After running a marathon on the Saturday, I was about to enter a whole new world of experiences by then running another marathon on Sunday. This was my first back to back Marathon attempt, and I was back on familiar ground, with the same format as the day before. Two main differences on the two days: the first being this was dirty dancing themed, rather than jaws themed; secondly that there was a far greater ratio of female to males (which I think is reflective of the first point). The format was the same, 8 laps for a marathon, which is always my target.
I had originally hoped for two 3:30 marathons, but this target was soon a distant memory after finding the first day a real struggle. Everything was going really well, but then the latter part of the marathon was just hard work. I then spent the night feeling unwell, with a worsened cough, and a sore lower abdomen. My new goal was just to try and enjoy the second marathon. Of course I would complete, there is no way I wouldn’t allow myself to, but I knew it was going to be hard work.
My journey to the start was much more difficult, having to go a different route owing to my local station not opening early enough to get to the start, but I still arrived in plenty of time to get my stuff and be present at the race brief. The briefing was the same relaxed friendly format as always. Today no one said they were doing their first marathon, but one person was completing their 50th who later received a certificate to mark the occasion, and another completed their 99th and received a customary flake to mark the occasion.
Interestingly the slower finish on Saturday helped my recovery. I also had a soak in the bath and massaged some DOMSeaseoil into my legs to help recovery. But no matter how you dress it up, I was tired and it felt like I had just ran a marathon. I intended to start slower and complete somewhere sub 4. I was once again the leader of the pack with no 1 bib.
When was started it had a completely different feel to the day before, with not as many faster runners. In fact I led the first lap. I found that I could hold a decent pace, but it was hard. I was still coughing and every cough came with a gut wrenching pain in my lower abdomen, from clearly tired muscles. I slowed gradually and each lap drifted further back. By mile 10 I was in a different position. Times were no longer relevant, I just needed to slow down, and keep putting one foot in front of the other. In fact it was only my stubbornness and determination that prevented me from stopping. I actually wasn’t enjoying this race too much and I had a mental battle with myself to keep myself going. Each lap was increasingly difficult and this meant that the agony was getting prolonged as I was taking longer than necessary. I knew my family were coming to the end, so I was looking forward to seeing them, but also concerned that I would be keeping them waiting.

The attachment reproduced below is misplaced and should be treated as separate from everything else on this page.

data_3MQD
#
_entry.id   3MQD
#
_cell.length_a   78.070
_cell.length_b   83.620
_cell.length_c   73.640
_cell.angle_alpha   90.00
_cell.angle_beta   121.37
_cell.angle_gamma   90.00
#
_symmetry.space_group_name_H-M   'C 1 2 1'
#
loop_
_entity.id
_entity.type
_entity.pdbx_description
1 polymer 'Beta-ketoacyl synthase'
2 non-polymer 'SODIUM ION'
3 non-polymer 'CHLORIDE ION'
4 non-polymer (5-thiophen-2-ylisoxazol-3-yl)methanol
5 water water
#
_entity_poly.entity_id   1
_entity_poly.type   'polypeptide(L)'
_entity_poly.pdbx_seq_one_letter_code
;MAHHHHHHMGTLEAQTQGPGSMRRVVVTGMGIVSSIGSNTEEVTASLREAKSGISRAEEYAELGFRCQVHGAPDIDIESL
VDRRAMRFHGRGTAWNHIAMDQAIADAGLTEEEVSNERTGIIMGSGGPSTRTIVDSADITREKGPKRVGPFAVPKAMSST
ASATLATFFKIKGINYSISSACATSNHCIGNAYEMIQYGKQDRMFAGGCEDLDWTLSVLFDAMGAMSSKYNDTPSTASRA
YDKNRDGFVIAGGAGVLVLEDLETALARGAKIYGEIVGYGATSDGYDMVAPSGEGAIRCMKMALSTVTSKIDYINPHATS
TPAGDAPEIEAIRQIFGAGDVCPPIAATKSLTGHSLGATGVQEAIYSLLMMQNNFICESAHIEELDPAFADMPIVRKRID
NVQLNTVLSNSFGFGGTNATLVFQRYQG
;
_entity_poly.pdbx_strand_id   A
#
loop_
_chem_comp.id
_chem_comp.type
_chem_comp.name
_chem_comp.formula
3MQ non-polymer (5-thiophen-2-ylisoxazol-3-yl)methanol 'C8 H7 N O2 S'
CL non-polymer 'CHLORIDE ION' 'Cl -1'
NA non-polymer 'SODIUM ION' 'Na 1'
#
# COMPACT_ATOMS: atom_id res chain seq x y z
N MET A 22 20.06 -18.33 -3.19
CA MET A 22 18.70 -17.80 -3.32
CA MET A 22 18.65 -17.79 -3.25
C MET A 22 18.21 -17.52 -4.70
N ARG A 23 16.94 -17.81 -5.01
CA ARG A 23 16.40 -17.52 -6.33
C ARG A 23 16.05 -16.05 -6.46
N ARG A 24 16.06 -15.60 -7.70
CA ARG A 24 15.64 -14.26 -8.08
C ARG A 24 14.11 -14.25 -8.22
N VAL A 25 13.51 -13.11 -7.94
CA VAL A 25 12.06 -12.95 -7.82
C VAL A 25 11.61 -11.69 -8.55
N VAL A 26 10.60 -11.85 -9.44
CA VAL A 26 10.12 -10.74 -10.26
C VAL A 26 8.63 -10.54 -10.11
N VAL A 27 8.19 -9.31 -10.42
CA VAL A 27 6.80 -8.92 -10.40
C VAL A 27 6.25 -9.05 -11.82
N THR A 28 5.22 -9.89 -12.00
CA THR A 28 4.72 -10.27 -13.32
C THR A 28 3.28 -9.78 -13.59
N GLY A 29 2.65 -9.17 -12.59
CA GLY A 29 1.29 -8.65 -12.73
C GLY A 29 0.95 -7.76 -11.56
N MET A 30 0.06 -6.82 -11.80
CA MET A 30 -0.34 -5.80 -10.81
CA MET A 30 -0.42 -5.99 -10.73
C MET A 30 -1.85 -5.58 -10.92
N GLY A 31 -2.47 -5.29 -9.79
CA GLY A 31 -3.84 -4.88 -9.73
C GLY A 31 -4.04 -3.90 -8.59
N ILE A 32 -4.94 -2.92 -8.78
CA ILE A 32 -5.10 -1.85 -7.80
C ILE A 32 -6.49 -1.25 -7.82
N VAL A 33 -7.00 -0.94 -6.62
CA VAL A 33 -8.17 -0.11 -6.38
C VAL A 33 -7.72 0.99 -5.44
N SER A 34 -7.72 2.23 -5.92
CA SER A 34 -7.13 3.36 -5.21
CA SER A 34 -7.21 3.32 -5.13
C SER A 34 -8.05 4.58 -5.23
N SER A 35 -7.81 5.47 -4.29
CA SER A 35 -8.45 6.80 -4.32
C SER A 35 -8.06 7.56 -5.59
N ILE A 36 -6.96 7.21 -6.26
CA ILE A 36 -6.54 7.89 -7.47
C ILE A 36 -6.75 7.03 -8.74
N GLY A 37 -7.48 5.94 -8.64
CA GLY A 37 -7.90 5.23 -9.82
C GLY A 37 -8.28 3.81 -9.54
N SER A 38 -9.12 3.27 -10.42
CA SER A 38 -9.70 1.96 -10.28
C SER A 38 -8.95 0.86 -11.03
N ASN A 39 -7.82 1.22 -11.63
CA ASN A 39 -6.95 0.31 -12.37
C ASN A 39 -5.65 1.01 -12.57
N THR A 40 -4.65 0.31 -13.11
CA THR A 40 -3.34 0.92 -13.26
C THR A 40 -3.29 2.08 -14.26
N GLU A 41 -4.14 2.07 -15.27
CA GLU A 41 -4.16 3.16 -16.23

I learnt another lesson today. A lesson of perspectives. I found this race hard, I struggled and I did not perform near to my best, I had a bad race. That is my perception and therefore my reality. But let’s put this in perspective, I still lapped the majority of the field, and finished in a really respectable time. Whilst I was beating myself up mentally I received a couple of comments from the usual friendly runners that put things into perspective. First of all one runner joked as our paths crossed “you go on, I will catch you up”, implying how far ahead I was. Another runner said as I passed “you are making this look so easy well done”. I really had to stop and think at this point. At the very moment I was doubting myself, I looked through someone else’s eyes. I didn’t look like I was struggling any more than anyone else; I was smiling; I was ahead of a lot of people who in many cases had more laps remaining than I did and I was still running. It certainly did not feel easy, I was later lapped myself by two people, and I have never been lapped before at this venue. I had self doubt, but putting it in perspective I did ok. What’s important is we all have our individual goals and it’s easy to get caught up with these, especially when you find it hard. Let’s not forget what we are doing, when you don’t achieve a goal you have set yourself put it into perspective. It’s still an incredible thing you are doing, whether it’s your first 5k, first marathon, first double or whatever… there will always be someone else out there that is finding harder than you. There will also be someone else out there that can complete the distance faster or with more ease. None of this matters, as you are still out there doing it.
This was a hard one, and one of my least enjoyable marathons. I do feel that I would have enjoyed it better if fully fit, but I put too much pressure on myself. I later stopped and just relaxed into it, and know I will come back again stronger. I could have probably gone a bit faster, but not much, but I had nothing to prove and have so many other events it’s not worth risking injury. I finished in 04:13 which I am really happy with.
At the end I gave my wife a call on my way back in the final lap. The kids had spent the morning in the soft play, and it was great for them to be there at the end. Benjamin rang the bell to end my race, then ran off with my medal, it was great to share this moment with them. I quick pint then on to refuel. I became HANGRY, and ate all the food.
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